posted on Nov, 23 2014 @ 09:24 AM
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a reply to: Kantzveldt

I happen to have notes from an archaeologist who did testing on Soma cups, ill copy what I wrote:

SOM/Mahoo
Small bitter root growing in the northwest from India, beyond Khyber pass
flowerless ground plant
sweetened with honey
precursor to Norse mead, minus local flora
active ingredient is EPHEDRA - causes nausea
poppy, cannabis



posted on Nov, 23 2014 @ 09:26 AM
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a reply to: Ridhya
To clarify, he found traces of honey, poppy, cannabis, and local plants in the cups, and it was certainly fermented.



posted on Nov, 23 2014 @ 10:06 AM
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a reply to: KilgoreTrout


But if it was simply the case that production and distribution passed from one group to another i'd still be expecting to see the plant mentioned in medicinal and trade records even if it's been taken out of a sacred or social context, there seems to be no evidence for the plants cultivation and usage after the early Dynastic period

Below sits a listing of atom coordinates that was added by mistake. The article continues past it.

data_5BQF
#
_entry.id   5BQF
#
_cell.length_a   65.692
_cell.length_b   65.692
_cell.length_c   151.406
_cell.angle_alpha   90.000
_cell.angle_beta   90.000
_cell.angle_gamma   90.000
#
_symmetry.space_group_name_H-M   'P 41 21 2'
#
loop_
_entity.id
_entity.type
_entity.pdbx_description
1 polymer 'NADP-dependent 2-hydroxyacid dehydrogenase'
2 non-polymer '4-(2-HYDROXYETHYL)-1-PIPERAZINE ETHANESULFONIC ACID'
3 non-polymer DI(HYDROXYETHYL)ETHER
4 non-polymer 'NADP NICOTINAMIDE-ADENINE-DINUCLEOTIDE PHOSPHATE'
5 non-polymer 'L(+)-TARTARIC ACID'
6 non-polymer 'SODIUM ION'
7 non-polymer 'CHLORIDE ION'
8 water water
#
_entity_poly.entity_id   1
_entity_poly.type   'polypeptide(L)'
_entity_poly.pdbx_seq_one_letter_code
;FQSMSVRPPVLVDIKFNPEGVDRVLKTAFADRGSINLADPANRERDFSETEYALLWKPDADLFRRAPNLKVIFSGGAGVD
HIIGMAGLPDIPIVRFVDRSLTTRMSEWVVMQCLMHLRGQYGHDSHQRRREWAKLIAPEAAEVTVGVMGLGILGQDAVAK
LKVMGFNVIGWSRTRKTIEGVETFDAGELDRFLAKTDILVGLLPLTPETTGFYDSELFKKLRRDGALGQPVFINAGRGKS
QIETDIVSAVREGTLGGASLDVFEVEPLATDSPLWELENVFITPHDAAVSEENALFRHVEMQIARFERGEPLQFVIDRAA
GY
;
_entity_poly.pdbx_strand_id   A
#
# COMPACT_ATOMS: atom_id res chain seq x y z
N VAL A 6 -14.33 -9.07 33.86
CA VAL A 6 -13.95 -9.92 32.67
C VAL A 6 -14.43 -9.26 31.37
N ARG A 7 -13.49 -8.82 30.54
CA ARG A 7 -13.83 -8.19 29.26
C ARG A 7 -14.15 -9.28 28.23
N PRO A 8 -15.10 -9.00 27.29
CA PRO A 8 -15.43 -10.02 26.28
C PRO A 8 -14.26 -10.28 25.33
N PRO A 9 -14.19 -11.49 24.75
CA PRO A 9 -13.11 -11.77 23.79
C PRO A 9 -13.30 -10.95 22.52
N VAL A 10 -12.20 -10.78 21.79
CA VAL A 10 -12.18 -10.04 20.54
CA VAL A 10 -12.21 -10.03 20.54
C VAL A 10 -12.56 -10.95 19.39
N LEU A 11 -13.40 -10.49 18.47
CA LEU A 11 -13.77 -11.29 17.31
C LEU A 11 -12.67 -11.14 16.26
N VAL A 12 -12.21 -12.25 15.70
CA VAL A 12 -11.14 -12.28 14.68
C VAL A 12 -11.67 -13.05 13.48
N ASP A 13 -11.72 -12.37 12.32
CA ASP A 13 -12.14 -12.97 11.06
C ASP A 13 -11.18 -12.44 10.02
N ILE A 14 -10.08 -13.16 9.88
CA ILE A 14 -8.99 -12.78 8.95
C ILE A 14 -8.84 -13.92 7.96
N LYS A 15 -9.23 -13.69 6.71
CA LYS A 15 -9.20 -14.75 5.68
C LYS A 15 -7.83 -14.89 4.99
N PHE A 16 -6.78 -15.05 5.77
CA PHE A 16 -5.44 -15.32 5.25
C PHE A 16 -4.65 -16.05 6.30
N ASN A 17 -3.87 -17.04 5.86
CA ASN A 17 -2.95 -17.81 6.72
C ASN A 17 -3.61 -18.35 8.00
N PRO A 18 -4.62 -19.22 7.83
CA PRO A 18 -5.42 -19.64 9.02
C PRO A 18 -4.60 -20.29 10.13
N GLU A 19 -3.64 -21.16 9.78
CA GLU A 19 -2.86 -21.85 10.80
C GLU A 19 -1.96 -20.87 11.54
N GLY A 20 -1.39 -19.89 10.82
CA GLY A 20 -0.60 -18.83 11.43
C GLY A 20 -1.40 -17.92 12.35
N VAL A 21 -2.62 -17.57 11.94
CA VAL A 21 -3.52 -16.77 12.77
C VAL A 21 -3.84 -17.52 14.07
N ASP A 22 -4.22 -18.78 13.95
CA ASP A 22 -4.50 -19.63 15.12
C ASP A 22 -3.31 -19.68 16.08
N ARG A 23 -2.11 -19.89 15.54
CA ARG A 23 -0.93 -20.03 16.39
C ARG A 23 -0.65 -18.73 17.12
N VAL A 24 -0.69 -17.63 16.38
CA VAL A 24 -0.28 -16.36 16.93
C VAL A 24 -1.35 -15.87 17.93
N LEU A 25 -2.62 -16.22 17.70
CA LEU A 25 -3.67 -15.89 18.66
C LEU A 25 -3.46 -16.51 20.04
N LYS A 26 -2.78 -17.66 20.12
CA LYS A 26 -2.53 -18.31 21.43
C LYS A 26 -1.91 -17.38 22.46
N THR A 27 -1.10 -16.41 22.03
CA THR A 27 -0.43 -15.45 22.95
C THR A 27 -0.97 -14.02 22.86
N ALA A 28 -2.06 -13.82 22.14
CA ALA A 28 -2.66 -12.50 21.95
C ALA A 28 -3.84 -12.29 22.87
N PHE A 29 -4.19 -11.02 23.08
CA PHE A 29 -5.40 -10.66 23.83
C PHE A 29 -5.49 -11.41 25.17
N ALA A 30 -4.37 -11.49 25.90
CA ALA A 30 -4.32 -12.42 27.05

a reply to: Ridhya

Yes it was quite a concoction, which has caused me to consider that the eight plants associated with the spider Goddess Uttu might in themselves have formed a strange and potent brew and Hul Gil was one of those ingredients.



She grew the 'tree' plant, she grew the 'honey' plant, she grew the 'vegetable' plant, she grew the esparto grass (?), she grew the atutu plant, she grew the aštaltal plant, she grew the …… plant, she grew the amḫaru plant.